3) The Mobile Switching Centre is the circuit switched device that is responsible for controlling normal Circuit Switched connections to the UE. It typically comprises a normal telephone switch, plus the necessary database and processing functions that are necessary to manage calls to and from UEs as they move through the coverage area of the network.
4) The Home Location Register is a database that stores the details of a specific subscriber including its identity and subscription data. The Authentication Centre is a network and processing entity that provides security information on demand from network entities that regulate encryption and authentication.
The upper half of
The role of the different elements will now be described in more detail:
1) The Serving GPRS Support Node (SGSN) is the first element responsible for connecting the UE to the UMTS network for packet switched data services. The SGSN is responsible for a range of services such as registration of UEs for packet data sessions, and for managing the mobility of the UEs as they move through the coverage area.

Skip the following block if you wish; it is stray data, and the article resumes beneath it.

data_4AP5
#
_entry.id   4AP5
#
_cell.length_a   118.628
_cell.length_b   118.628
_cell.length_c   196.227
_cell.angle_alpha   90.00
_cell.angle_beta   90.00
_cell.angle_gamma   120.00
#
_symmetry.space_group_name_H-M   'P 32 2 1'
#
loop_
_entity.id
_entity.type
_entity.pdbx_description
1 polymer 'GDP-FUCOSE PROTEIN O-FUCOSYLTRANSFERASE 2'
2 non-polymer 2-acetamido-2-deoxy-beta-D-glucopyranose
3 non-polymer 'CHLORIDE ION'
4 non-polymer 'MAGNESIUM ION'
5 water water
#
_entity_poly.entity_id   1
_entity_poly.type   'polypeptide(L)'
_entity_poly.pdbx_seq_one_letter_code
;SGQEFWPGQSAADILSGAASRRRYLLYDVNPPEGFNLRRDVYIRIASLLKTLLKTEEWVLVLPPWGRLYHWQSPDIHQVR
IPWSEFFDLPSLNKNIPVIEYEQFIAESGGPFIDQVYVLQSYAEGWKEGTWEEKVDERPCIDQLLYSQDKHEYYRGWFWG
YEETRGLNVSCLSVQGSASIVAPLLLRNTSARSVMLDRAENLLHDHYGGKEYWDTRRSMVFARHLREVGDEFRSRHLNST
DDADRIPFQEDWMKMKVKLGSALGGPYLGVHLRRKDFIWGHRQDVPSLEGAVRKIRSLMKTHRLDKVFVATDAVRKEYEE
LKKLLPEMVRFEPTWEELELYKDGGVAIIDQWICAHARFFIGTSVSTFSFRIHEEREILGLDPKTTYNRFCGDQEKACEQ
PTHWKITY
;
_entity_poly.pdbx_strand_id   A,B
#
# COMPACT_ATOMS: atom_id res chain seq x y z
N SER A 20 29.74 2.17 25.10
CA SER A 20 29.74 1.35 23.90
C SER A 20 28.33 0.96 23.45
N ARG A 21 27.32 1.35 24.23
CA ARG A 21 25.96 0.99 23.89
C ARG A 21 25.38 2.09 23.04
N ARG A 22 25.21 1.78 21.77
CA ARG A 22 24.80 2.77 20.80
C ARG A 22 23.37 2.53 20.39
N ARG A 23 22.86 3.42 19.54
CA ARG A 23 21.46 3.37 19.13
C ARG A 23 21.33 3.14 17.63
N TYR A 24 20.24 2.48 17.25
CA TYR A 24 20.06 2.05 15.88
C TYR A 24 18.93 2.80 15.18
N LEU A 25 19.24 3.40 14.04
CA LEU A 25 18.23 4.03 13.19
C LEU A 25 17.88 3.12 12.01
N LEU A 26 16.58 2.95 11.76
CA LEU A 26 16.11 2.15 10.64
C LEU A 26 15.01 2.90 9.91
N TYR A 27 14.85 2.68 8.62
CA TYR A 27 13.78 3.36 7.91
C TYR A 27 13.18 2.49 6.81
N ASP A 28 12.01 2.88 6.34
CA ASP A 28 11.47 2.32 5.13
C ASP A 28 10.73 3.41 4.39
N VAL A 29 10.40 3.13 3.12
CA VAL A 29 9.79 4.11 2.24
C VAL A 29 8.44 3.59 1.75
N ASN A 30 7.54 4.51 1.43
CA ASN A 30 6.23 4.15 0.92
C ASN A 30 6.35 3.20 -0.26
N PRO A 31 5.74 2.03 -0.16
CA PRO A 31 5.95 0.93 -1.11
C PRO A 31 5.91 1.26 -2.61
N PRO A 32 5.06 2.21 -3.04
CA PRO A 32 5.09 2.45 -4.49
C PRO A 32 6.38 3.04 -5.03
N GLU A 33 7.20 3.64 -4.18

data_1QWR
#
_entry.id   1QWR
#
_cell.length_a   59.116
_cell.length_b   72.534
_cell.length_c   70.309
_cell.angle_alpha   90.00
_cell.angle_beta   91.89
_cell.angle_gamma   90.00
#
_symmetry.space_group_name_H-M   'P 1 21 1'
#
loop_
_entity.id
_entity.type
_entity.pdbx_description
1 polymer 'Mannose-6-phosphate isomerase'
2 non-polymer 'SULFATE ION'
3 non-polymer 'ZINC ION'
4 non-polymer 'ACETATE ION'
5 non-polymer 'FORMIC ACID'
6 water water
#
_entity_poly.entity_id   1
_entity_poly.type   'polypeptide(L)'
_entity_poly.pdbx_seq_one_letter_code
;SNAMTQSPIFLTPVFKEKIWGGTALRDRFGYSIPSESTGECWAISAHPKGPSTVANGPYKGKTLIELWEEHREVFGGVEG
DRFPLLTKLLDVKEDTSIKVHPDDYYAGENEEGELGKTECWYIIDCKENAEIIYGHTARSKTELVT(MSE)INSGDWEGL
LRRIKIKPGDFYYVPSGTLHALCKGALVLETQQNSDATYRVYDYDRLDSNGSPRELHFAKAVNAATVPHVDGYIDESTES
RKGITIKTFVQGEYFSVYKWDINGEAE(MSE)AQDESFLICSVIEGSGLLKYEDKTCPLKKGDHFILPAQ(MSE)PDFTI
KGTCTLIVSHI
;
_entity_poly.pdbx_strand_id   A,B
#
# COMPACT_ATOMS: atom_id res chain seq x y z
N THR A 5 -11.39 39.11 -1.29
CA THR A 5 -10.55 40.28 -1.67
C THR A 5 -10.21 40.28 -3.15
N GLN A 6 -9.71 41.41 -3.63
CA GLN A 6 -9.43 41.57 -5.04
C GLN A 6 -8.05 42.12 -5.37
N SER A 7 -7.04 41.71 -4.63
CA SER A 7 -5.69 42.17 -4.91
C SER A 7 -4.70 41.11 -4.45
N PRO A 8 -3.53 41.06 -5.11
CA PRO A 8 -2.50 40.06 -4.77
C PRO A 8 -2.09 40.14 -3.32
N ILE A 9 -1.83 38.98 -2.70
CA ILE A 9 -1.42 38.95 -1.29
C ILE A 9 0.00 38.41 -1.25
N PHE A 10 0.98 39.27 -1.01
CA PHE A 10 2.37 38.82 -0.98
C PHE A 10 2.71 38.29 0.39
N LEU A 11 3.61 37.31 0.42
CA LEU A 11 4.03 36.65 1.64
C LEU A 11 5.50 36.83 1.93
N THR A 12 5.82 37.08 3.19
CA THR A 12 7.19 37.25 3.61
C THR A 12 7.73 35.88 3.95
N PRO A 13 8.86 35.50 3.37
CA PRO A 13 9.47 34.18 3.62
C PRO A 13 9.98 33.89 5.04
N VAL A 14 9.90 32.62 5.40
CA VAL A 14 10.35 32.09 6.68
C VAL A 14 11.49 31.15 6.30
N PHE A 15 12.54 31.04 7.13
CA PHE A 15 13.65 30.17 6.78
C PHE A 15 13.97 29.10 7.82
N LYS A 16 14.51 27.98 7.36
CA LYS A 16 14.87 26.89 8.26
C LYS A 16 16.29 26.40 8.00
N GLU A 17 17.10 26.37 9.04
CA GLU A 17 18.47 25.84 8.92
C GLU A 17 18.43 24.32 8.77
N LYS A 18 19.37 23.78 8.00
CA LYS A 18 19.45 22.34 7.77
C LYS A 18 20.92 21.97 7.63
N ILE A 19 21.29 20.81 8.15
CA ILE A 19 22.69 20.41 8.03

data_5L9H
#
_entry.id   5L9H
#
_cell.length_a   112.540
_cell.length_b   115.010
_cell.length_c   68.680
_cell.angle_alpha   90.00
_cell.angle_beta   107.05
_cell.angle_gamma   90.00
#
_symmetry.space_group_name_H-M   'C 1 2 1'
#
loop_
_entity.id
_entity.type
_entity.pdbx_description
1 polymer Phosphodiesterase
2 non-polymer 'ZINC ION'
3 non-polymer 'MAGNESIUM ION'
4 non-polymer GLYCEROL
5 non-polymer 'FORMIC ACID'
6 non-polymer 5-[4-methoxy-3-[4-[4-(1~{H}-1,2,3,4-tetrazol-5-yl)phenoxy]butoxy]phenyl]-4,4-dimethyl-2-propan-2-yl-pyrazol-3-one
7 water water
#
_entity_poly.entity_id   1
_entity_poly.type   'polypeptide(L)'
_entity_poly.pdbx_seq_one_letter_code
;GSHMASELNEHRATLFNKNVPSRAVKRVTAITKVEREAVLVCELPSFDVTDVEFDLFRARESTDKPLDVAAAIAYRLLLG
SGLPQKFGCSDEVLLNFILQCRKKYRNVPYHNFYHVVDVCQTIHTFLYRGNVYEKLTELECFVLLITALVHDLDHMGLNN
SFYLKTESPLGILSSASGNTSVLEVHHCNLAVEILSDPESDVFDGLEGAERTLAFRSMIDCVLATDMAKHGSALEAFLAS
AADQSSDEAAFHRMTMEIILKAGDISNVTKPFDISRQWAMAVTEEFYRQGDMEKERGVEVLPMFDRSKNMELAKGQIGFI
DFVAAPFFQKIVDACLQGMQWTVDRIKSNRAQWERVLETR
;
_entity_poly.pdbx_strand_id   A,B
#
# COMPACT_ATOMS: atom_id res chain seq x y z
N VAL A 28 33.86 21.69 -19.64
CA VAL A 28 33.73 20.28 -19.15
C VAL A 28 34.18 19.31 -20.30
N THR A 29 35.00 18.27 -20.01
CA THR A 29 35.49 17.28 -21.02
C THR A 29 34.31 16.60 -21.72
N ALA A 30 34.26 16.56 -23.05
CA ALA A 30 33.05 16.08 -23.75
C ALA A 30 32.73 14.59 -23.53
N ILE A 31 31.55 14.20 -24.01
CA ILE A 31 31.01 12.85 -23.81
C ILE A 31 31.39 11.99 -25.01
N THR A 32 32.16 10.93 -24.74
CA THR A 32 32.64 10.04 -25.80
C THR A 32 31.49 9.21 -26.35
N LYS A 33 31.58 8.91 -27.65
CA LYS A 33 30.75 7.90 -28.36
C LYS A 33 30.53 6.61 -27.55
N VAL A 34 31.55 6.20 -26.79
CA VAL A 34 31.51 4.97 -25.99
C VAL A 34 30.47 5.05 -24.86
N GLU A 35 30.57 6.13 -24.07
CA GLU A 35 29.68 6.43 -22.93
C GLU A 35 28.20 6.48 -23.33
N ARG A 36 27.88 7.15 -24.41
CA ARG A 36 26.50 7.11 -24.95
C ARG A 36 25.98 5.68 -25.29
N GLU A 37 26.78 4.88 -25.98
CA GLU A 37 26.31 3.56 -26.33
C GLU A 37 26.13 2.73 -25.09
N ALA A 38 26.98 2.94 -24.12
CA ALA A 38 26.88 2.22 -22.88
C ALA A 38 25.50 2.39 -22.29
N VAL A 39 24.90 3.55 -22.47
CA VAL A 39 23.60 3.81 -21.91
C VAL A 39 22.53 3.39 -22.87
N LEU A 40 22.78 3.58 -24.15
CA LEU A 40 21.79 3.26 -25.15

2) The Gateway GPRS Support Node (GGSN) is the gateway to the external packet data networks such as the Internet or the IP Multimedia System, managing the external connections and other issues such as Quality of Service (QoS) control.
3) The Proxy Call Session Control Function (P-CSCF) is one of the SIP proxies that are defined specifically for use within the R5 architecture. The role of the P-CSCF is to provide a SIP gateway into the IMS and to also provide for QoS control and negotiation for the SIP sessions.
The Session Initiation Protocol (SIP) is a standard protocol for initiating an interactive user session that involves multimedia elements such as video, voice, chat, and gaming. Like HTTP, SIP works in the application layer of the Open Systems Interconnection (OSI) model, and can establish multimedia sessions or Internet telephony calls, and terminate them. SIP is specified in the IETF Request For Comments [RFC] 3261.
4) The Serving Call Session Control Function (S-CSCF) is another SIP proxy that is defined specifically for use within the R5 architecture. The S-SCSF provides for session control from a service perspective, such as registering UEs for SIP services and authorising the specific services requested by the UEs.
5) The Home Subscriber Server (HSS) is a super-set of the Home Location Register (HLR) that was defined for the R99 Network. The HSS is a database that contains all of the information that is required by a network for a specific UE, such as the identity of the UE, the secret keys used for security procedures and a list of the specific services that the UEs are entitled to request.